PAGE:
Shock stats reveal demise of Broncos’ $4 million man
Broncos premiership-winning pivot Ben Ikin has questioned whether Anthony Milford still has the desire to be an NRL star as the crippling pressure of the five-eighth's $4 million deal was laid bare.
Milford has arrived at the last-chance saloon after being challenged by coach Kevin Walters to step up and snap Brisbane's 13-game losing streak in Saturday's showdown with Canterbury at Suncorp Stadium.
After a promising performance in Brisbane's Round 1 defeat to Parramatta, Milford was back to his worst in last week's loss to the Titans.
He lacked influence, execution and game awareness as the Titans targeted his suspect defence to rack up their third straight derby win against the Broncos.
Off-contract this year, Milford is facing a fight to remain at Red Hill beyond 2021 and his NRL career is on the line.
It has been a dramatic fall from grace for the 26-year-old after he was arguably the best player on the field in Brisbane's 2015 grand final loss to North Queensland and dominated again in 2016.
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Milford's rise resulted in the Broncos offering him a club record four-year contract worth $1 million-a-season in 2017, which he is now in the final season of.
Ikin wore the Broncos' famous No. 6 jersey in Brisbane's 2000 grand final triumph and said Milford lacked the commitment to dominate the NRL.
"I think Milford has ability, but I just don't know if he has the desire or the enthusiasm that maybe he had three or five years ago," he said.
"I honestly don't know anymore if Milford should be the dominant playmaker for the Broncos. After watching him in the 2015 grand final, he had the world at his feet. Since then, he hasn't gone to the next level and the Broncos paid him to go to the next level.
"When you get the big bucks, you have to make the right plays in the most important moments and the last few seasons, he has been averse to putting himself in those moments, let alone controlling them.
"I'm not saying Milford isn't capable. But I wonder whether or not his confidence is shot to the point where he doesn't believe he can do it.
"Brodie Croft (halfback) is in the same boat. He hasn't been going at it anywhere near as long as Milford, but he has been bought to own those moments, to manage that team, but he hasn't shown me enough either."
Despite being only 26, Milford has already played 182 NRL games, making him a vastly-experienced first grade playmaker.
But even into his ninth NRL season, he has been a reluctant leader on and off the field and shirked responsibility when the Broncos have needed someone to step up.
Milford is known to be a shy individual who, despite having an excellent understanding of the game, is reluctant to speak up in team meetings.
His teammates are in awe of his toughness, lauding his desire to play through injuries, but his training ethic has regularly been questioned.
It is no secret Milford prefers to play the game naturally as opposed to following strict structures, a philosophy he struggled to adopt under former coach Anthony Seibold.
But his moments of brilliance have been overshadowed by the times he goes missing when the Broncos need a matchwinner.
After joining the Broncos in 2015 from Canberra, Milford was at the peak of his powers, helping Brisbane to a grand final and building a reputation as one of the NRL's top five-eighths.
But a statistical analysis by Fox Sports Lab shows his performances plummeted after he inked the richest deal in Brisbane's 33-year history.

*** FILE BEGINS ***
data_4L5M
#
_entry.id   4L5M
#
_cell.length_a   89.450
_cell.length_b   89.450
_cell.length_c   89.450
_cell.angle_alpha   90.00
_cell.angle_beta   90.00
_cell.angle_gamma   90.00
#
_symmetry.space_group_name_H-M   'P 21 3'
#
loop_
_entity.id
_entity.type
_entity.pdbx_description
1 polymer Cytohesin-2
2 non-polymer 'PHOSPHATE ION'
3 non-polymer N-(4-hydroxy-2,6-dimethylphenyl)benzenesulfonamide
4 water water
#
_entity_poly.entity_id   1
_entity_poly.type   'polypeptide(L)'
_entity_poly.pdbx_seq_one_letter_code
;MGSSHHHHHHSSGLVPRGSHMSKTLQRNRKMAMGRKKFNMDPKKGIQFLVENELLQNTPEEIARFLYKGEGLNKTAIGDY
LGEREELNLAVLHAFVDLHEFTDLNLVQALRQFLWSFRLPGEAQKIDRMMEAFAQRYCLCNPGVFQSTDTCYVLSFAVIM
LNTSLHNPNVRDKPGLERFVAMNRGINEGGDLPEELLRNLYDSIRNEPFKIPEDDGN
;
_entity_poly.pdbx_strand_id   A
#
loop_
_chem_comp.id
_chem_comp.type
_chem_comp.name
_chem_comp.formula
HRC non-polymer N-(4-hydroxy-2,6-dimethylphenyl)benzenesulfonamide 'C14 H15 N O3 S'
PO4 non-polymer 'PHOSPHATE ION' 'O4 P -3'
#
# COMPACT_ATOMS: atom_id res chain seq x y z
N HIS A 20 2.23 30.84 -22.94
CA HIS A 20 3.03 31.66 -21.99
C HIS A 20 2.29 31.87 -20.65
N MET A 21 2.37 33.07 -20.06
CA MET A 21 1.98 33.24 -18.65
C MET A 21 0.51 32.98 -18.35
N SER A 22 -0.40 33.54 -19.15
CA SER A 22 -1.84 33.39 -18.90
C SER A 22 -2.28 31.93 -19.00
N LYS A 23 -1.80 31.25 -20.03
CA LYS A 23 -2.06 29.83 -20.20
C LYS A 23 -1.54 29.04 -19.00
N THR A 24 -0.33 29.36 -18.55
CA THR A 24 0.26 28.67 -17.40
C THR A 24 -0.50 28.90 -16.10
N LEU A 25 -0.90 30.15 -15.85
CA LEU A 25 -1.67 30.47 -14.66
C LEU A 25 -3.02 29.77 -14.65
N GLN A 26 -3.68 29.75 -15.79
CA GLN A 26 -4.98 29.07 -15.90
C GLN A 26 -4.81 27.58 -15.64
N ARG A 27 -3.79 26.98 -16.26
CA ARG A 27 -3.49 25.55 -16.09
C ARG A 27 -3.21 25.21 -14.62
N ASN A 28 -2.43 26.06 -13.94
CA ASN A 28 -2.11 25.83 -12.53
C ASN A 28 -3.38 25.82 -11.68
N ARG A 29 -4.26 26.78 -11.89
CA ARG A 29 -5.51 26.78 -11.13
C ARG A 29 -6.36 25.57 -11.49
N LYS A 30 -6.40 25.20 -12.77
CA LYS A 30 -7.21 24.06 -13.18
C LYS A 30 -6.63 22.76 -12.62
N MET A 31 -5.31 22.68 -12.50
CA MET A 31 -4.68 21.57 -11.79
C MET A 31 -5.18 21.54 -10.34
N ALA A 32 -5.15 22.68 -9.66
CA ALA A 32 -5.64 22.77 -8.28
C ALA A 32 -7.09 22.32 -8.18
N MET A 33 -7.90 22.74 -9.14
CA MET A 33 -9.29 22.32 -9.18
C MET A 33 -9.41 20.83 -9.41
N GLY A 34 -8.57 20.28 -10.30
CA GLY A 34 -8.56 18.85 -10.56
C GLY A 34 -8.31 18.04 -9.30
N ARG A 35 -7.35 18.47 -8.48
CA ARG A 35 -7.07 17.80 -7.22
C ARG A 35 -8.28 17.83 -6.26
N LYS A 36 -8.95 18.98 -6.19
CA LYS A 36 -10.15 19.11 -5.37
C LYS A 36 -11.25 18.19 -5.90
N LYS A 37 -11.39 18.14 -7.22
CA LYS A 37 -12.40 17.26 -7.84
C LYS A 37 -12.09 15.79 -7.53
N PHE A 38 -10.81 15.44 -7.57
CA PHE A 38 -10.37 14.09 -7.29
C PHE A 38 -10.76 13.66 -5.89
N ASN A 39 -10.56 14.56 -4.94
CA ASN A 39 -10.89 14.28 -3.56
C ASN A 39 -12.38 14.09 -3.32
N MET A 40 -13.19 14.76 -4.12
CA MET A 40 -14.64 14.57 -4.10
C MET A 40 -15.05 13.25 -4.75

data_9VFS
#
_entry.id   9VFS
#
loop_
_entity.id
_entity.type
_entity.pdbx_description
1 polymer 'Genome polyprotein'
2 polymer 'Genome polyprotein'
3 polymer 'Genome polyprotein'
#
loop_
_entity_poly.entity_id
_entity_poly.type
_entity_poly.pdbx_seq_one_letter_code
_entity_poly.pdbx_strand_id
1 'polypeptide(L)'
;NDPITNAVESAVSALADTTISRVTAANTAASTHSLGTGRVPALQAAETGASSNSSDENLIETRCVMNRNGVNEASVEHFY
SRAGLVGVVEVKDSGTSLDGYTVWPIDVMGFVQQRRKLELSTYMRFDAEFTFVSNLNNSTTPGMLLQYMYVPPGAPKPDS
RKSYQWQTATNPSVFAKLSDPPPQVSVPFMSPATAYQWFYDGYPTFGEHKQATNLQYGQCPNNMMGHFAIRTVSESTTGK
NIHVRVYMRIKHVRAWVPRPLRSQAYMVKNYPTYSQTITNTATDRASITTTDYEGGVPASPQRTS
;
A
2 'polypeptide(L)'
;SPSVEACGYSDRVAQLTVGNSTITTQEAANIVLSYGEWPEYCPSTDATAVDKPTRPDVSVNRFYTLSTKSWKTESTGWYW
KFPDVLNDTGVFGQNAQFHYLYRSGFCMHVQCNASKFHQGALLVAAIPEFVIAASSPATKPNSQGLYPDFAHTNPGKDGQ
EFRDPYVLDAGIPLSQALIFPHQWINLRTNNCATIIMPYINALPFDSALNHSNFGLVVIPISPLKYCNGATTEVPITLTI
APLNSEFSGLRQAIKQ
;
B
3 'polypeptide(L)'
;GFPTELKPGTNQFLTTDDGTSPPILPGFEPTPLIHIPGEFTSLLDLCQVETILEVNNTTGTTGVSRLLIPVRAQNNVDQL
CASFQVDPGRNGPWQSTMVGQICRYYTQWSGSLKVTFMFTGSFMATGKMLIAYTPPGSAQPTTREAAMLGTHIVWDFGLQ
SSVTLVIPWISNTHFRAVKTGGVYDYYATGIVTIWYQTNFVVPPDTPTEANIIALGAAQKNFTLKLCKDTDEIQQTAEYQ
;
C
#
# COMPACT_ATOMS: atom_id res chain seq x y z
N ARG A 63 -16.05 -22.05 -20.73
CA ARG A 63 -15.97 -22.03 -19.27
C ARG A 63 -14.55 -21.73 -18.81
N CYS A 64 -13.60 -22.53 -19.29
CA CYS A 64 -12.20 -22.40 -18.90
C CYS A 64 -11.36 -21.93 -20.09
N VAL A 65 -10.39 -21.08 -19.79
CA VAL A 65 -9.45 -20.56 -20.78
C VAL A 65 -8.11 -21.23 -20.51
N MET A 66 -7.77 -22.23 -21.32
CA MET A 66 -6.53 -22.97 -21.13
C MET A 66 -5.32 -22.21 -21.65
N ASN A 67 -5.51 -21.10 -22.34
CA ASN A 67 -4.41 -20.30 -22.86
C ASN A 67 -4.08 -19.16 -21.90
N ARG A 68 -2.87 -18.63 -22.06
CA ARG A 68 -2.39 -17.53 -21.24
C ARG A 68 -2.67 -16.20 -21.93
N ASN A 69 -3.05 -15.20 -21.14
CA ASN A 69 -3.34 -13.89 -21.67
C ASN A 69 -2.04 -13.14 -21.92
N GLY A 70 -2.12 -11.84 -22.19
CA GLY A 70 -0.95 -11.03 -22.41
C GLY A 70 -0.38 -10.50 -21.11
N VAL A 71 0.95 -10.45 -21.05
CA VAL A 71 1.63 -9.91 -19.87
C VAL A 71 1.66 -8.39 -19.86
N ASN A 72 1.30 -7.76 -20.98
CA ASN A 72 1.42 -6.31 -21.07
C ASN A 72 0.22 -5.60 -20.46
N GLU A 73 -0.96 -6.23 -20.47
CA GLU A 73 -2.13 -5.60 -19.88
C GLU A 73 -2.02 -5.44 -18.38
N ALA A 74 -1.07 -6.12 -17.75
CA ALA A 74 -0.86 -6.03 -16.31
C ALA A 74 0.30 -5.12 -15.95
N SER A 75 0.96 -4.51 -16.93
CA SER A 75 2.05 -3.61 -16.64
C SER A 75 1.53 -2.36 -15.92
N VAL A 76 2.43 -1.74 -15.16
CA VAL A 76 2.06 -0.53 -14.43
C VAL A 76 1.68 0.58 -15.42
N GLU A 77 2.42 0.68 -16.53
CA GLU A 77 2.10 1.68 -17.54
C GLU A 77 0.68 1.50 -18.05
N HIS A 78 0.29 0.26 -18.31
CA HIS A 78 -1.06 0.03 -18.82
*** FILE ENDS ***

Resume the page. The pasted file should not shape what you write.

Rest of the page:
In 2015, Milford averaged a staggering 103m with the ball per game, insane numbers for a five-eighth.
That has steadily dropped every year since, Milford only registering an average of 46m during Brisbane's 2020 wooden spoon campaign.
He busted 100 tackles in 2015 and 94 in 2016, but that dropped to 66 in 2018 - the first year he earned $1 million.
Milford's creativity with the ball has also suffered a similar decline, with his line breaks, line break assists and try-assists steadily falling.
One of Walters' biggest challenges in his first year as an NRL coach is to crack the Milford code and premiership-winner Scott Sattler said a pay-cut could help.
"Possibly a reduced contract will help Milford," he said.
"It's never easy to perform when you are being paid $1 million and the expectation is that you win games every week.
"I have always thought Milford was a fullback. The No. 6 jumper comes with a lot of responsibility, so I don't think that is something that has sat comfortably with Anthony.
"He might say otherwise, but his body language tells me that he wants to be the kid in the backyard that's playing like Kalyn Ponga or Preston Campbell. He doesn't want structure, he wants to roam around the field and play what he sees.
"Maybe the Broncos need to find a way to alleviate the pressure on him.
"I don't think he needs a change of clubs, I think he needs a change of position. It comes down to the number on his back.
"Kevin Walters was a free spirit as a player himself so I think he understands the type of player that Anthony is.
"The challenge for the Broncos is to find a halfback that can ease the strain on Milford. If anyone can make Milf feel relaxed, it's Kevvie."
Milford's attacking brilliance has delivered the Broncos many victories, but it's his defensive fragilities Walters wants improved first given he is averaging five missed tackles a game this year.
If Milford can fix his defence that will go a long way to the Broncos succeeding and Walters said he wanted to see a different attitude against the Bulldogs.
"We have spoken about his defence," Walters said.
"Milf needs to be better and we need to be better across the park. He wasn't the only guy missing tackles, he needs to be better and we've had that conversation."
Originally published as Shock stats reveal demise of Broncos' $4 million man